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Indian sarod maestro divides the world’s music into two camps

From left, Amaan Ali Khan, Amjad Ali Khan and Ayaan Ali Khan will perform a concert on Tuesday at Albuquerque Academy. (Courtesy of Suvo Das)

From left, Amaan Ali Khan, Amjad Ali Khan and Ayaan Ali Khan will perform a concert on Tuesday at Albuquerque Academy. (Courtesy of Suvo Das)

ALBUQUERQUE, N.M. — East Indian sarod maestro Amjad Ali Khan divides all music in the world into two camps.

There’s instrumental and wordless vocal music and then there’s music with words. The former, the Grammy-nominated Khan said, is pure sound.

“I often feel indebted to God and say thank you that I belong to the world of sound,” he said in an interview.

That sound incorporates what he called “the slides and glides” that the voice makes. And they’re the most important feature of East Indian music, he said.

“To appreciate our kind of music, you don’t need to have extra knowledge,” Khan said. “If you can appreciate Beethoven, Bach, Mozart, symphony music, you will be able to enjoy and experience our sarod trio.”

Khan will play the solo sarod and sing wordlessly in the first half of a Tuesday, Sept. 23, concert at the Albuquerque Academy. The sarod is a stringed instrument related to the guitar.

In the second half of the concert, his sarod-playing sons, Amaan and Ayaan, join him.

Khan acknowledged that people more quickly understand songs with words.

“The songs becomes popular – the songs of Michael Jackson, Elvis Presley, Lady Gaga – because of the text,” Khan said. “But at the same time, there is an old saying that language creates barriers.”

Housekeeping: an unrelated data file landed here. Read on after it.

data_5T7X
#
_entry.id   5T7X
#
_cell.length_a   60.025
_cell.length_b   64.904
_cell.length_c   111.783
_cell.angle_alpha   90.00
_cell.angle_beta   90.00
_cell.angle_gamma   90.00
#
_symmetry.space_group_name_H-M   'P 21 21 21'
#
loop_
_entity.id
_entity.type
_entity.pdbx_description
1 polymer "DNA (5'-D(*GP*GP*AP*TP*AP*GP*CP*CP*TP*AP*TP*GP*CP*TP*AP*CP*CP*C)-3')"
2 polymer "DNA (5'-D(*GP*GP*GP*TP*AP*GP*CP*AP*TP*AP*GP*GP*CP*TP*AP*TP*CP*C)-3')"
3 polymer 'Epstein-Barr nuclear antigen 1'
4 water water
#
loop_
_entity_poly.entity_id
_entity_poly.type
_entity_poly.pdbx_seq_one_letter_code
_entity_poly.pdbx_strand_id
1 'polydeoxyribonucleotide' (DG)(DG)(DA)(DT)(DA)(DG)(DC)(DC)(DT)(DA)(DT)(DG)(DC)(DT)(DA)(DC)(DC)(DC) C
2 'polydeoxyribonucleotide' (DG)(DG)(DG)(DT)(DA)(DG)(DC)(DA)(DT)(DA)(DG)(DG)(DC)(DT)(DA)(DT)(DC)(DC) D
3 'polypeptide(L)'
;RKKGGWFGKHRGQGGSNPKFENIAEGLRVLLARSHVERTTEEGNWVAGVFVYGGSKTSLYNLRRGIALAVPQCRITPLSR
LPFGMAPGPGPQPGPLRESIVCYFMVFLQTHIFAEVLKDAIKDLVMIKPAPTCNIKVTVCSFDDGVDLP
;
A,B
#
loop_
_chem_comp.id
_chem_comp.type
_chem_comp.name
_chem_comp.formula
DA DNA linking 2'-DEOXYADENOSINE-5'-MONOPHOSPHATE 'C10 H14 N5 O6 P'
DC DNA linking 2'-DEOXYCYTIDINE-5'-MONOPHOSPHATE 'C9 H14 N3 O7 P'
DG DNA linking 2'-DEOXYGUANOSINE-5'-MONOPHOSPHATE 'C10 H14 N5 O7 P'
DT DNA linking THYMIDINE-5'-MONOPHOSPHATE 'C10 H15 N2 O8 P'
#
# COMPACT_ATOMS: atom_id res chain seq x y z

Still, he thinks of all the musicians in the world as being part of one beautiful family because they use common musical notes.

On Khan’s current Sarod Project tour, he’s trying to explain about the instrument and music being produced.

“All three of us are committed to the purity and appeal of the music. Music should be appealing and the sound of the sarod should have a message of peace, tranquility and harmony,” he said.

“We generally don’t impose the moods of the music. We leave that to the audience.”

Khan stressed that though the musicians are providing entertainment, audiences can also have a spiritual experience by listening.

He also has been collaborating with symphony orchestras. The first such collaboration was with the Hong Kong Philharmonic Orchestra in the 1980s. More recently, he performed with the Scottish Chamber Orchestra, which resulted in a 2011 CD titled “Samaagam.” Khan said it is the name of a concerto for sarod and orchestra and the word means confluence of cultures.

He said he would like to work with the New Mexico Philharmonic.

Khan has been the recipient of many awards, including UNICEF’s National Ambassadorship, the Commander of the Order of Arts and Letters by the French government and India’s second highest civilian award.


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